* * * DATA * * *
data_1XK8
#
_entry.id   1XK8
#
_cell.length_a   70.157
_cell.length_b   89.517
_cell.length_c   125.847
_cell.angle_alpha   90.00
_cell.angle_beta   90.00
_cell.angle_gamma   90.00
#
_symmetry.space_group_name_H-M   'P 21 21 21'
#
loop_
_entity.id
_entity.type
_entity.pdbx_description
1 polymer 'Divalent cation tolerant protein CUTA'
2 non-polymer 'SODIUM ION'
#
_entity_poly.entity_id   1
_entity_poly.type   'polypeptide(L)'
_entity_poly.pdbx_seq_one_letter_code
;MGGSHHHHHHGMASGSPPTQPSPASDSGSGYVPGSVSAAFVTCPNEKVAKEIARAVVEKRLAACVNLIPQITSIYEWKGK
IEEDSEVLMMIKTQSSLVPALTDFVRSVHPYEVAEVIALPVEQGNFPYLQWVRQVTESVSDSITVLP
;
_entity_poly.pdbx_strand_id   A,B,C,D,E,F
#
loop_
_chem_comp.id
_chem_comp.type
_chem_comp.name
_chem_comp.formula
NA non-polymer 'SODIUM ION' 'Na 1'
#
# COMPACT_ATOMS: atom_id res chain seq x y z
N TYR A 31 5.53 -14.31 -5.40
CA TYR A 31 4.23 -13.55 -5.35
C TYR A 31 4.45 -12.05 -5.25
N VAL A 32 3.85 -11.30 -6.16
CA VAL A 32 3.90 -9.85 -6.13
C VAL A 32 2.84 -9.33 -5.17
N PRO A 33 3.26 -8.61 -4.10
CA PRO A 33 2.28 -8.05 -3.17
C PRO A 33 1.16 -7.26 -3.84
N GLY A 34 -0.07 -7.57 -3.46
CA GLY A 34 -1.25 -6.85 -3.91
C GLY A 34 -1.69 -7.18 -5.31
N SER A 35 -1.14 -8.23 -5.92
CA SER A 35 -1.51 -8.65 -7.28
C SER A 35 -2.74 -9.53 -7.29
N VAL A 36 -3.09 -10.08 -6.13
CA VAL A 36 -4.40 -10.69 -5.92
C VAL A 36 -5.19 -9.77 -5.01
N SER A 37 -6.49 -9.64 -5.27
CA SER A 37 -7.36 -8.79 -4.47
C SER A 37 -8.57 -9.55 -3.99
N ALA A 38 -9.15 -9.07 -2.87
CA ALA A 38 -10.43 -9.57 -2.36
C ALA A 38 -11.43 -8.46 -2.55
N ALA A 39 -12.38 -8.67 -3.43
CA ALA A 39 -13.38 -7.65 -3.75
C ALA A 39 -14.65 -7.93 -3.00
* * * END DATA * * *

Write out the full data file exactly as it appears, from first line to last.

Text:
data_1XK8
#
_entry.id   1XK8
#
_cell.length_a   70.157
_cell.length_b   89.517
_cell.length_c   125.847
_cell.angle_alpha   90.00
_cell.angle_beta   90.00
_cell.angle_gamma   90.00
#
_symmetry.space_group_name_H-M   'P 21 21 21'
#
loop_
_entity.id
_entity.type
_entity.pdbx_description
1 polymer 'Divalent cation tolerant protein CUTA'
2 non-polymer 'SODIUM ION'
#
_entity_poly.entity_id   1
_entity_poly.type   'polypeptide(L)'
_entity_poly.pdbx_seq_one_letter_code
;MGGSHHHHHHGMASGSPPTQPSPASDSGSGYVPGSVSAAFVTCPNEKVAKEIARAVVEKRLAACVNLIPQITSIYEWKGK
IEEDSEVLMMIKTQSSLVPALTDFVRSVHPYEVAEVIALPVEQGNFPYLQWVRQVTESVSDSITVLP
;
_entity_poly.pdbx_strand_id   A,B,C,D,E,F
#
loop_
_chem_comp.id
_chem_comp.type
_chem_comp.name
_chem_comp.formula
NA non-polymer 'SODIUM ION' 'Na 1'
#
# COMPACT_ATOMS: atom_id res chain seq x y z
N TYR A 31 5.53 -14.31 -5.40
CA TYR A 31 4.23 -13.55 -5.35
C TYR A 31 4.45 -12.05 -5.25
N VAL A 32 3.85 -11.30 -6.16
CA VAL A 32 3.90 -9.85 -6.13
C VAL A 32 2.84 -9.33 -5.17
N PRO A 33 3.26 -8.61 -4.10
CA PRO A 33 2.28 -8.05 -3.17
C PRO A 33 1.16 -7.26 -3.84
N GLY A 34 -0.07 -7.57 -3.46
CA GLY A 34 -1.25 -6.85 -3.91
C GLY A 34 -1.69 -7.18 -5.31
N SER A 35 -1.14 -8.23 -5.92
CA SER A 35 -1.51 -8.65 -7.28
C SER A 35 -2.74 -9.53 -7.29
N VAL A 36 -3.09 -10.08 -6.13
CA VAL A 36 -4.40 -10.69 -5.92
C VAL A 36 -5.19 -9.77 -5.01
N SER A 37 -6.49 -9.64 -5.27
CA SER A 37 -7.36 -8.79 -4.47
C SER A 37 -8.57 -9.55 -3.99
N ALA A 38 -9.15 -9.07 -2.87
CA ALA A 38 -10.43 -9.57 -2.36
C ALA A 38 -11.43 -8.46 -2.55
N ALA A 39 -12.38 -8.67 -3.43
CA ALA A 39 -13.38 -7.65 -3.75
C ALA A 39 -14.65 -7.93 -3.00